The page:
As news broke a week ago that Caterpillar was laying off about 700 people in London, Ont., it was clear that there was much more to this story than a simple plant closure.
Auto industry reporter Greg Keenan gathered the details: Caterpillar was closing its Progress Rail Services unit at the Electro-Motive Canada diesel locomotive factory and moving those jobs south. The factory’s workers had been locked out since Jan. 1, after refusing company demands to take a 50-per-cent pay cut in many job categories and give up their defined-benefit pension plan, among other concessions. Eight days earlier, Caterpillar Inc. had reported a record profit of $4.9-billion (U.S.), an 83-per-cent increase from 2010.
To say readers were outraged by the news would be an understatement. The story rapidly rose to the top of The Globe and Mail’s most-read list, readers left nearly 2,800 comments, many condemning Caterpillar’s actions.
“Union or non-union, 1/2 your current wage is a tough pill to swallow. If CAT really wanted to stay, they would find some sort of middle ground. Bottom line for CAT: Leave North America=MORE PROFIT,” reader “Ginglis” wrote on the comment page.
And on social media, the conversation continued: “Where is this company’s sense of responsibility to its workers....record profits...and closing this plant...Capitalism is not interested in polishing its tarnished image....people need to make a stand when corporations act ruthless...enough is enough....make your voice heard,” wrote Clint Versluis on The Globe’s Facebook page.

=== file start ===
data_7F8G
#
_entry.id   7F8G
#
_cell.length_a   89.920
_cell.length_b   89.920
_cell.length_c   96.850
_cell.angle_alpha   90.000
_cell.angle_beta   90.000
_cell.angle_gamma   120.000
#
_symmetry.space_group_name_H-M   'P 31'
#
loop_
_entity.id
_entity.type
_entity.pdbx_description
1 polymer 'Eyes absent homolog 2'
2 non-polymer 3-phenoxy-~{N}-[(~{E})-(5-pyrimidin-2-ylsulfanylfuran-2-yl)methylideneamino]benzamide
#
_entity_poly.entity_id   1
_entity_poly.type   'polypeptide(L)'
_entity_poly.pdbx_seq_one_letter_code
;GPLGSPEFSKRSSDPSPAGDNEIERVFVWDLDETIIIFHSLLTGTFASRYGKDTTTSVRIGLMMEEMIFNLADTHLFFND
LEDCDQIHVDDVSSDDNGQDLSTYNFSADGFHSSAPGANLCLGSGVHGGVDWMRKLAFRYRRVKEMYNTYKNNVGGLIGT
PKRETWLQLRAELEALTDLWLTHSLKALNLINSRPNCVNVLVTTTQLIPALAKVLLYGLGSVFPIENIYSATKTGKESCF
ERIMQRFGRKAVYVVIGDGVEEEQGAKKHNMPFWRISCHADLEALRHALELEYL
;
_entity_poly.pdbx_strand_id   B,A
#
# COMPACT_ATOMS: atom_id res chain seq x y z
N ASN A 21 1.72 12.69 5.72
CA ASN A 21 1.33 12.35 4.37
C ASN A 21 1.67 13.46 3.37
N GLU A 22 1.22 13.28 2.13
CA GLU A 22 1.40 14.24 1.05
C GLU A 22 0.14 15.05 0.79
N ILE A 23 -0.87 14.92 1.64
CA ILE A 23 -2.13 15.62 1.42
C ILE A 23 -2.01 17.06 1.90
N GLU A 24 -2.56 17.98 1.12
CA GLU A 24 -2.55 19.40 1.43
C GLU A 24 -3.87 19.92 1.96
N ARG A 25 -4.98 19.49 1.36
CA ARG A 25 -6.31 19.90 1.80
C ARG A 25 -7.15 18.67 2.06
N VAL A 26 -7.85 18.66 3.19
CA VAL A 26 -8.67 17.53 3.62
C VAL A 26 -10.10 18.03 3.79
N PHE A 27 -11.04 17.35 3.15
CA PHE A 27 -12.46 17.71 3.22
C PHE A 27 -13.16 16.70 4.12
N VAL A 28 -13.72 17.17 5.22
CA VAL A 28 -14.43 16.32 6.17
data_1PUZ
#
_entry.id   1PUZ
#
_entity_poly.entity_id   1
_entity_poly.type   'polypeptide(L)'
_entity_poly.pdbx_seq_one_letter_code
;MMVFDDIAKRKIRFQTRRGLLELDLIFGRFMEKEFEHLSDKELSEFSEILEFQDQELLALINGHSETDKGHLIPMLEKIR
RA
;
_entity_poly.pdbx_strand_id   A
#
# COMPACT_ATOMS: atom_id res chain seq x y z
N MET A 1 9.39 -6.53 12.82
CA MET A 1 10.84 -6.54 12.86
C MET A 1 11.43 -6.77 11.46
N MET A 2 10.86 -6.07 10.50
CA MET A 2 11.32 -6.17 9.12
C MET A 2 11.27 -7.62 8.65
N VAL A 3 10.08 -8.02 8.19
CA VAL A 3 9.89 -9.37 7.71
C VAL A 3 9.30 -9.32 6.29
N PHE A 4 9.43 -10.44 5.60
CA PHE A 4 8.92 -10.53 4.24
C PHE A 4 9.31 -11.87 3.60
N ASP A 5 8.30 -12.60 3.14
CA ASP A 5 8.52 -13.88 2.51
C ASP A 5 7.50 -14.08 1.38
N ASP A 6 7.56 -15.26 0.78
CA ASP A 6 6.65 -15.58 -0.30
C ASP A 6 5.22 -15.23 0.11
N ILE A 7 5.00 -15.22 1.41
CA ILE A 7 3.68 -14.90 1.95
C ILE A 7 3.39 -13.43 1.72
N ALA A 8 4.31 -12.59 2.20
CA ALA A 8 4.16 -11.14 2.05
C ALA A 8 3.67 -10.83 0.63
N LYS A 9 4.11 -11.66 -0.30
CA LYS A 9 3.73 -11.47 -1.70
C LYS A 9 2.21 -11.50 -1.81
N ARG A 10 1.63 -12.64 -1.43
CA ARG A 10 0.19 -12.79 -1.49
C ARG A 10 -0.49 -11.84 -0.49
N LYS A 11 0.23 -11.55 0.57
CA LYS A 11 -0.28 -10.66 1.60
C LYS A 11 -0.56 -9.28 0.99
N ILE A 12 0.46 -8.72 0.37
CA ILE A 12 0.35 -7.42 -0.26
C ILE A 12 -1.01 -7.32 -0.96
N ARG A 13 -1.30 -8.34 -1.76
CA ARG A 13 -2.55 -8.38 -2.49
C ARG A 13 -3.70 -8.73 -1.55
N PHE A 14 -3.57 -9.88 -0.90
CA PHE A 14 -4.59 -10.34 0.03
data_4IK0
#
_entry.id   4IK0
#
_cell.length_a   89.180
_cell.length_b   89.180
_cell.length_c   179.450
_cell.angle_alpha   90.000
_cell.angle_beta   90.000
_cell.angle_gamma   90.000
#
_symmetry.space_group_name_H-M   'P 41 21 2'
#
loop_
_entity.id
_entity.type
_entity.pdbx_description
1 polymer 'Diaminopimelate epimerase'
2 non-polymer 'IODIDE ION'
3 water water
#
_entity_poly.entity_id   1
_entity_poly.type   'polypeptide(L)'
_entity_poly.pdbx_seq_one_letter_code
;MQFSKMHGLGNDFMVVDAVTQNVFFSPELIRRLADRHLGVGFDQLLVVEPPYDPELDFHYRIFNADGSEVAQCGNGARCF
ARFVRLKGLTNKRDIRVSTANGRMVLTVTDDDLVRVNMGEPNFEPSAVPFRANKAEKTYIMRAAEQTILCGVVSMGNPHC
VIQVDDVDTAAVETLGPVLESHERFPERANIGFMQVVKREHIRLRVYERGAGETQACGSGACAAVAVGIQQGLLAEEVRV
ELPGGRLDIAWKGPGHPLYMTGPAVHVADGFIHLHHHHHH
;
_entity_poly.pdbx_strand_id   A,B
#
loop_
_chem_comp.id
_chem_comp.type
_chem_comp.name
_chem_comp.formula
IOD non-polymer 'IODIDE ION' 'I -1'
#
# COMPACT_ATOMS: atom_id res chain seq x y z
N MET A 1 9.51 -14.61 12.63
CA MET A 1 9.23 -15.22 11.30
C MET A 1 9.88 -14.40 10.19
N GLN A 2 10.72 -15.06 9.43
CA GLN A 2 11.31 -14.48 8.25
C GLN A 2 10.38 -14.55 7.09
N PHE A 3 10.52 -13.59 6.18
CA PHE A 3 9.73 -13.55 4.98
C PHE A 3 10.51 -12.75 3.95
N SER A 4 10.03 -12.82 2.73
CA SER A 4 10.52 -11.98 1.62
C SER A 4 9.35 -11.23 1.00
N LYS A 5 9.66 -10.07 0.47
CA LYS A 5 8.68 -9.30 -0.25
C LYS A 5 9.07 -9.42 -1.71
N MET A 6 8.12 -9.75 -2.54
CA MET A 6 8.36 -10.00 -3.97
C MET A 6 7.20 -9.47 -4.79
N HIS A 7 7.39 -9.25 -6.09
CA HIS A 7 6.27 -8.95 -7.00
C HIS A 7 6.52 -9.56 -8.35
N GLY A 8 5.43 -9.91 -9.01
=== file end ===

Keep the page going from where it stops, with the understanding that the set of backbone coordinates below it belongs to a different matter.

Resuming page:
Clearly, the story had touched a nerve, not just within the London community, but across the country as well. It’s a story many Canadians can relate to, especially in southwestern Ontario, where three U.S. corporations have closed factories in the past six months alone.
The Globe will continue to report on the EMD plant closure in London and the plight of the 700 employees who have lost their jobs.
We also want to hear from you. If you’ve suffered an extended job loss, send your story to email@example.com. We’ll edit and share some of your stories with Globe readers.
In your e-mail, please include as much detail as possible, including:
- Your name, age, location and a photo
- Your company, job title, and details of your job loss
- How the job loss affected your family, your finances and your confidence
- Your success or failure in finding new employment
- Your message for other readers in similar situations
We look forward to hearing from you, and if you have any questions about this project, you can contact Report on Business community editor Dianne Nice.